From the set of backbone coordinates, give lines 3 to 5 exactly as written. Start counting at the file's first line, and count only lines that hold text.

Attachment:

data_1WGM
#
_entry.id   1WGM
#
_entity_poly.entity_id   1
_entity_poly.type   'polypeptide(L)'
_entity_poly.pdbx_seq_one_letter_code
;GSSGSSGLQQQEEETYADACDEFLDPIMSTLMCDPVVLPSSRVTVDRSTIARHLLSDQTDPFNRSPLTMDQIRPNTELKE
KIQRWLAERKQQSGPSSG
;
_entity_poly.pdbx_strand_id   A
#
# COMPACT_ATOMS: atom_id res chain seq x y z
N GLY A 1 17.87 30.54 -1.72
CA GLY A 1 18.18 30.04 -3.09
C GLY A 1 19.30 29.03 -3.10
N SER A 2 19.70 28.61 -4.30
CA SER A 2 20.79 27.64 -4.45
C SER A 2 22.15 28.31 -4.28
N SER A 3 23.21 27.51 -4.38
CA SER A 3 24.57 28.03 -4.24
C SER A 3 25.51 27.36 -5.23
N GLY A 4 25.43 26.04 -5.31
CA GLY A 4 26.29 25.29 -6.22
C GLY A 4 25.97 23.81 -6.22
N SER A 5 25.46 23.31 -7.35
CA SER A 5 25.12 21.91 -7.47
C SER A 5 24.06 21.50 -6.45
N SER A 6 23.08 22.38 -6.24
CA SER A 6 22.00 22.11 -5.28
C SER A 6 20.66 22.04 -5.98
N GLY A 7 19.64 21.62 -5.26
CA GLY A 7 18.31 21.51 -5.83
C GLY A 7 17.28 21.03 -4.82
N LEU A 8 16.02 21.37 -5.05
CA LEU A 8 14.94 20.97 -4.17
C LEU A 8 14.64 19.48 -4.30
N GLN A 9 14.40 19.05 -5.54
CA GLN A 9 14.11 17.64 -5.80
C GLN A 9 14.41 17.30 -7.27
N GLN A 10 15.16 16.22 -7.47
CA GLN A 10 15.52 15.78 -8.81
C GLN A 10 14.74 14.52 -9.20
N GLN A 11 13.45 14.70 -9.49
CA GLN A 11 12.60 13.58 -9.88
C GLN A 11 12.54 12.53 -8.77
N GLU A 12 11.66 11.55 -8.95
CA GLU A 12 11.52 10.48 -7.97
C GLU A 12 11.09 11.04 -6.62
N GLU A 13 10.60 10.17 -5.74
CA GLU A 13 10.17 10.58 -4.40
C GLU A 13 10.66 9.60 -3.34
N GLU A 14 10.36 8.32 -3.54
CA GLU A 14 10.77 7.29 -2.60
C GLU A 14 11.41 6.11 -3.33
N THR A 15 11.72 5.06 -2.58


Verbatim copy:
_entry.id   1WGM
#
_entity_poly.entity_id   1